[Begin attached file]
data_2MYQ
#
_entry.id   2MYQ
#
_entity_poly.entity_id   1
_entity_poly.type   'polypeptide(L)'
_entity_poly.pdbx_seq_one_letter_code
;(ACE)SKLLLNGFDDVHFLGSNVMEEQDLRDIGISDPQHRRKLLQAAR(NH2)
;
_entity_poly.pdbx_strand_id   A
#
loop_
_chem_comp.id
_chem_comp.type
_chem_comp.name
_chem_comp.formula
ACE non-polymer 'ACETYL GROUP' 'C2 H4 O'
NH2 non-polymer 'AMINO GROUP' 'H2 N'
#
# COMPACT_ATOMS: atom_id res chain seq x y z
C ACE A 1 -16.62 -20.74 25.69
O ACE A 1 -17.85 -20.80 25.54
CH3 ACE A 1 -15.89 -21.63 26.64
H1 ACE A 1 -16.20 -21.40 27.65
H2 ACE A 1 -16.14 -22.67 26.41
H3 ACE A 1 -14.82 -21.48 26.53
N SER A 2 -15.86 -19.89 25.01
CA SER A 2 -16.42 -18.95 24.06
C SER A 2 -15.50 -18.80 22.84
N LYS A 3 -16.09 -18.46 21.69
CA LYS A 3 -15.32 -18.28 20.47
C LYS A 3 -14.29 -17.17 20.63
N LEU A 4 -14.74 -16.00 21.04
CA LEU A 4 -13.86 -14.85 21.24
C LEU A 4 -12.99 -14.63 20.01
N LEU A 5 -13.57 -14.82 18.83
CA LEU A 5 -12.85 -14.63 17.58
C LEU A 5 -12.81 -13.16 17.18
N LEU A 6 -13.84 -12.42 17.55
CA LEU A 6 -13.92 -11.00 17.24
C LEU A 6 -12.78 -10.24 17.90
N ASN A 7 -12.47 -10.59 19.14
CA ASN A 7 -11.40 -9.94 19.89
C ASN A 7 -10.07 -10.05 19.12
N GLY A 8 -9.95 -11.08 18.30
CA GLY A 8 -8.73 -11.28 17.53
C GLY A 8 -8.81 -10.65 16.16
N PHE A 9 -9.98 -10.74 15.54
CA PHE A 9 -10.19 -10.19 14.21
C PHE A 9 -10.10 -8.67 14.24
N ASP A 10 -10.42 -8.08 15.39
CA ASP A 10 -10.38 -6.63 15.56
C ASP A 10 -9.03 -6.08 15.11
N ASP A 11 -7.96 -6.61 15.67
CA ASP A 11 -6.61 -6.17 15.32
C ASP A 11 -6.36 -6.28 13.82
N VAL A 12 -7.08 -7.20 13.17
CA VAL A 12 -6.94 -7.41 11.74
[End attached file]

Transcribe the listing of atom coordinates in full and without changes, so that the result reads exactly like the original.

data_2MYQ
#
_entry.id   2MYQ
#
_entity_poly.entity_id   1
_entity_poly.type   'polypeptide(L)'
_entity_poly.pdbx_seq_one_letter_code
;(ACE)SKLLLNGFDDVHFLGSNVMEEQDLRDIGISDPQHRRKLLQAAR(NH2)
;
_entity_poly.pdbx_strand_id   A
#
loop_
_chem_comp.id
_chem_comp.type
_chem_comp.name
_chem_comp.formula
ACE non-polymer 'ACETYL GROUP' 'C2 H4 O'
NH2 non-polymer 'AMINO GROUP' 'H2 N'
#
# COMPACT_ATOMS: atom_id res chain seq x y z
C ACE A 1 -16.62 -20.74 25.69
O ACE A 1 -17.85 -20.80 25.54
CH3 ACE A 1 -15.89 -21.63 26.64
H1 ACE A 1 -16.20 -21.40 27.65
H2 ACE A 1 -16.14 -22.67 26.41
H3 ACE A 1 -14.82 -21.48 26.53
N SER A 2 -15.86 -19.89 25.01
CA SER A 2 -16.42 -18.95 24.06
C SER A 2 -15.50 -18.80 22.84
N LYS A 3 -16.09 -18.46 21.69
CA LYS A 3 -15.32 -18.28 20.47
C LYS A 3 -14.29 -17.17 20.63
N LEU A 4 -14.74 -16.00 21.04
CA LEU A 4 -13.86 -14.85 21.24
C LEU A 4 -12.99 -14.63 20.01
N LEU A 5 -13.57 -14.82 18.83
CA LEU A 5 -12.85 -14.63 17.58
C LEU A 5 -12.81 -13.16 17.18
N LEU A 6 -13.84 -12.42 17.55
CA LEU A 6 -13.92 -11.00 17.24
C LEU A 6 -12.78 -10.24 17.90
N ASN A 7 -12.47 -10.59 19.14
CA ASN A 7 -11.40 -9.94 19.89
C ASN A 7 -10.07 -10.05 19.12
N GLY A 8 -9.95 -11.08 18.30
CA GLY A 8 -8.73 -11.28 17.53
C GLY A 8 -8.81 -10.65 16.16
N PHE A 9 -9.98 -10.74 15.54
CA PHE A 9 -10.19 -10.19 14.21
C PHE A 9 -10.10 -8.67 14.24
N ASP A 10 -10.42 -8.08 15.39
CA ASP A 10 -10.38 -6.63 15.56
C ASP A 10 -9.03 -6.08 15.11
N ASP A 11 -7.96 -6.61 15.67
CA ASP A 11 -6.61 -6.17 15.32
C ASP A 11 -6.36 -6.28 13.82
N VAL A 12 -7.08 -7.20 13.17
CA VAL A 12 -6.94 -7.41 11.74